For Volkswagen Australia, 2008 was a record year with the brand locking away just shy of 30,000 new car sales here. Despite the obvious challenges of a stuttering economy and a declining new vehicle market ahead, Volkswagen Australia has high hopes for the brand in 2009. With the release of its sublime new Passat CC, and a new Golf coming soon, that optimism may not be misplaced.
Having spent a couple of hours behind the wheel in both the diesel and V6 models, I have happy things to report about the Passat CC: it is an impressive drive and, as Sydney Motor Show visitors discovered last year, very appealing 'in the metal'. Its wide low stance, sweeping roof line, rising shoulder and 'duck-tailed' boot lip, give it a strong, individual and athletic presence.
A black panoramic glass roof panel, pronounced crease-line and wide frameless doors also enhance the CC's lean and nicely integrated lines.
It's smart inside too; particularly appealing is the stylish brushed metal panel - canted away from the driver - running the full width of the dash and inside the instrument binnacle. With soft Nappa leather seats and trimming, an unfussed centre console and interior layout, the first impression is of 'a class act'.
The Passat CC looks good; and more to the point, it looks like you paid very good money for it.
What will surprise some then is the sharp pricing. The CC 125 TDI with six-speed DSG and 2.0 litre common-rail turbo diesel putting out 125kW and 350Nm, can be had for $54,990 plus on-roads. This diesel is no slouch: it's good for an 8.6 second 0-100km/h dash and returns a miserly 6.3 l/100km on the combined cycle.
The CC V6 FSI, with six-speed DSG, and 4Motion AWD, shares the 3.6 litre V6 from the R36. It puts 220kW under the toe, and, though not as sprightly as the R36 (nor with the same glorious wail when under the whip), endows the V6 FSi with serious 'get-outa-there' urge. The V6 FSI will pull 0-100km/h in 5.6 seconds. You're talking turkey here at $65,990 plus on-roads.
In both models, there are some neat touches to impress the neighbours. Both come with Adaptive Chassis Control, which, at the touch of a button, adjusts the damper characteristics of each individual wheel between Normal, Comfort, and Sport settings. Sport is harder and sharper; comfort is softer - natch. And, in case you're wondering, at the wheel you can feel the changes to the settings.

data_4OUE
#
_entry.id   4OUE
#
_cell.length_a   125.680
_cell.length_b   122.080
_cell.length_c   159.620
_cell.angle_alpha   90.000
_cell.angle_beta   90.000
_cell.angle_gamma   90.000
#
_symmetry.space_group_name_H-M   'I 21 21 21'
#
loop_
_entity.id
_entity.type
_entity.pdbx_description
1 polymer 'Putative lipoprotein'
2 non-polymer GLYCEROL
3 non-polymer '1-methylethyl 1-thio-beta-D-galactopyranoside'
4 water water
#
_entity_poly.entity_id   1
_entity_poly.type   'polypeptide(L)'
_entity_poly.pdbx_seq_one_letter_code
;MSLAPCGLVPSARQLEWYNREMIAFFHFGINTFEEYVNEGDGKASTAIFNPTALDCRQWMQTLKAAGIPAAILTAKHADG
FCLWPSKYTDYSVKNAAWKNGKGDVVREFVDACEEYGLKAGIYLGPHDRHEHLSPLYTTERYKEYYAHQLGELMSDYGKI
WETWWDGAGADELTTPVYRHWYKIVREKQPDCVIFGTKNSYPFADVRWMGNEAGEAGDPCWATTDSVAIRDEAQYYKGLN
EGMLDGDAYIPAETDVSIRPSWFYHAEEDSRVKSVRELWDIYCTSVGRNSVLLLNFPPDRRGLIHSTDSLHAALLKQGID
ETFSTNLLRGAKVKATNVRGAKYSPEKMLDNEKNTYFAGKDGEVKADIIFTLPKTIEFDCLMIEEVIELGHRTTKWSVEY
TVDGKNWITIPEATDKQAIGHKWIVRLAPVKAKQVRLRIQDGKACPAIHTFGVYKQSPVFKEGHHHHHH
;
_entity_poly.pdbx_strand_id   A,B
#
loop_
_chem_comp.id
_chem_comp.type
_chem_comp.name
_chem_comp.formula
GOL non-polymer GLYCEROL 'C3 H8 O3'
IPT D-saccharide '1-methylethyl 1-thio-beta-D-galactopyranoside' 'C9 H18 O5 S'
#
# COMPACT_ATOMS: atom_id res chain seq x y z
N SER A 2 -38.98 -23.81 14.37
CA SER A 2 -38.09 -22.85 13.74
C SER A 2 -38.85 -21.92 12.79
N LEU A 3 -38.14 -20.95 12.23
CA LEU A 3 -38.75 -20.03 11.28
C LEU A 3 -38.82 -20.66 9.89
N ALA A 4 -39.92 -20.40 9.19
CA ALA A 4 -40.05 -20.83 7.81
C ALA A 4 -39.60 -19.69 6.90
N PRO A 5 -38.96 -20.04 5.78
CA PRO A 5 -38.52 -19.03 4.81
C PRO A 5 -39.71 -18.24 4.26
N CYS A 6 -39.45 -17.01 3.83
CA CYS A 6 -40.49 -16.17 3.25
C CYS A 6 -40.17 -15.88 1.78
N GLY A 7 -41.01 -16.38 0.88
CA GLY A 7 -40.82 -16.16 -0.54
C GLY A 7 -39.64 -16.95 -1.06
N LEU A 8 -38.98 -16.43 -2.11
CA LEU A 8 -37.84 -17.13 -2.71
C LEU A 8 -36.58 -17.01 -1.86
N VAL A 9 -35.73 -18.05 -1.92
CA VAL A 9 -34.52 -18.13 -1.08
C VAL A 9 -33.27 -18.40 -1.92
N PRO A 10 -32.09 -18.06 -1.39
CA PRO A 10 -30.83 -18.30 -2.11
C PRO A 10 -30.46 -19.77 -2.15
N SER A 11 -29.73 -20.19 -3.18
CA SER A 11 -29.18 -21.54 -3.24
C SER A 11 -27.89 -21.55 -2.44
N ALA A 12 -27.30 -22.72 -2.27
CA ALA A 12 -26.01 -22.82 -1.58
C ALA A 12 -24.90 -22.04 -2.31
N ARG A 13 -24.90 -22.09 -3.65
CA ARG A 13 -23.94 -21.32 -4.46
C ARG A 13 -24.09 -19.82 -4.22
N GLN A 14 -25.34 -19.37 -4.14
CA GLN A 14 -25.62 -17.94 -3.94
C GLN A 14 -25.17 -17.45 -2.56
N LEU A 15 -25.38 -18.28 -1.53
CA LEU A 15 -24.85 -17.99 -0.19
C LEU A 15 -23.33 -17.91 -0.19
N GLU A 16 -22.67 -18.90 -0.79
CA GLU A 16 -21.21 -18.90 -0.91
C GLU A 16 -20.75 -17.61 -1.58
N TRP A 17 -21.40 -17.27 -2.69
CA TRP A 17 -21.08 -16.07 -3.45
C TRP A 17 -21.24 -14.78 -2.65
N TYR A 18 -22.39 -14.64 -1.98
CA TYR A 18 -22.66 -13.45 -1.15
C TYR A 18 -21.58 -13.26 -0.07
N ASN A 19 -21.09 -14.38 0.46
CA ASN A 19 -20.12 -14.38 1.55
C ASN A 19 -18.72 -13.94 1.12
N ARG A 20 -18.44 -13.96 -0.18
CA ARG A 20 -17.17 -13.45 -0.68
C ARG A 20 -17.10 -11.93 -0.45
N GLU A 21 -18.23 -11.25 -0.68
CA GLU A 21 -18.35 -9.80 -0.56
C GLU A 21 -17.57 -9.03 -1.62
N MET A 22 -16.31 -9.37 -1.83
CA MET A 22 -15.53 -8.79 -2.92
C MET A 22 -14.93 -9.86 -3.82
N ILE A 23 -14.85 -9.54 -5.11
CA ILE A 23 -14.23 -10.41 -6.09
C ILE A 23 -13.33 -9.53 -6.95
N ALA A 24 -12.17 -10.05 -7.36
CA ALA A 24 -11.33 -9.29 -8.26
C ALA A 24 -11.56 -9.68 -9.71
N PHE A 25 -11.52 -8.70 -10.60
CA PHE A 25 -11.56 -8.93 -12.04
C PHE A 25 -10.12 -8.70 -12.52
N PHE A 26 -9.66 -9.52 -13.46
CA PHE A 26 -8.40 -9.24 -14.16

Both models also feature 'mobility' tyres. Unlike run-flats, these feature a viscous polymer seal within each tyre that, for punctures up to 5mm in diameter, reseal automatically. (It works, we witnessed it after a drill was deployed.) Produced by Continental, the 'mobility' tyres provide identical road performance to a high-performance tyre, rather than the handling compromises of 'run-flats'.
For communications and entertainment, the CC comes with Media Device Interface with USB port and IPod connections (Bluetooth integrated hands-free), touch-screen display, CD and MP3 compatible 600W sound system, while sat-nav is available as an option.
It also comes with climate control, individual heating for front and rear seats, 12-way electric adjustment, split-fold rear seats, and height and reach-adjustable steering wheel. There are also all the usual acronyms: ESP, ABS, ASR... and all that nanny stuff.
Parking is made easier with parking sensors that provide an optical silhouette of the car (so you can 'see' the space available), or, if you're prepared to part with the shekels and your parking skills are poo, VW Park Assist, in which the car steers itself into a parking space, is available as an option. Radar-operated Adaptive Cruise Control is also available as an option which monitors the speed of the vehicle ahead, and adapts the CC's speed accordingly (bringing the car to a complete stop should it be necessary).
On the road the Passat CC performs very impressively. It is quiet and well-balanced at the wheel. Wind noise is at a minimum, road roar, a distant shearing. While you are aware of its weight over the Passat, in Sport setting, the CC's double wishbone front end and multi-link rear communicates what's happening with the wheels without jarring or pitching, and, while there was little opportunity to explore its cornering adhesion, both V6 FSI and 125 TDI seemed well-sorted down below.
And on the freeway on-ramp blasts, even the diesel was happy to pick up its skirts and bolt.
With sublime lines, handsome from every angle, a premium interior and well-balanced dynamics, we were left with a strong 'first impression' of Volkswagen's new ace in the deck - the Passat CC.
As Managing Director of Volkswagen Australia, Jutta Dierks, said,
"We are confident the Passat CC will give the VW brand a lift in Australia. It gives us a chance to talk to people we have never talked to before. We feel we have something very special on our hands with the CC."
A full test will tell the story, but after our first drive, we think Volkswagen has every reason for confidence in its stylish CC.
Filed under: Volkswagen, review, medium cars, petrol, VW, passat, volkswagen passat, Passat CC, volkswagen passat cc, coupe, diesel, CC, volkswagen passat cc first drive, 4door coupe, family, medium, 6cyl, 4cyl, 4door, tim o'brien, volkswagen cc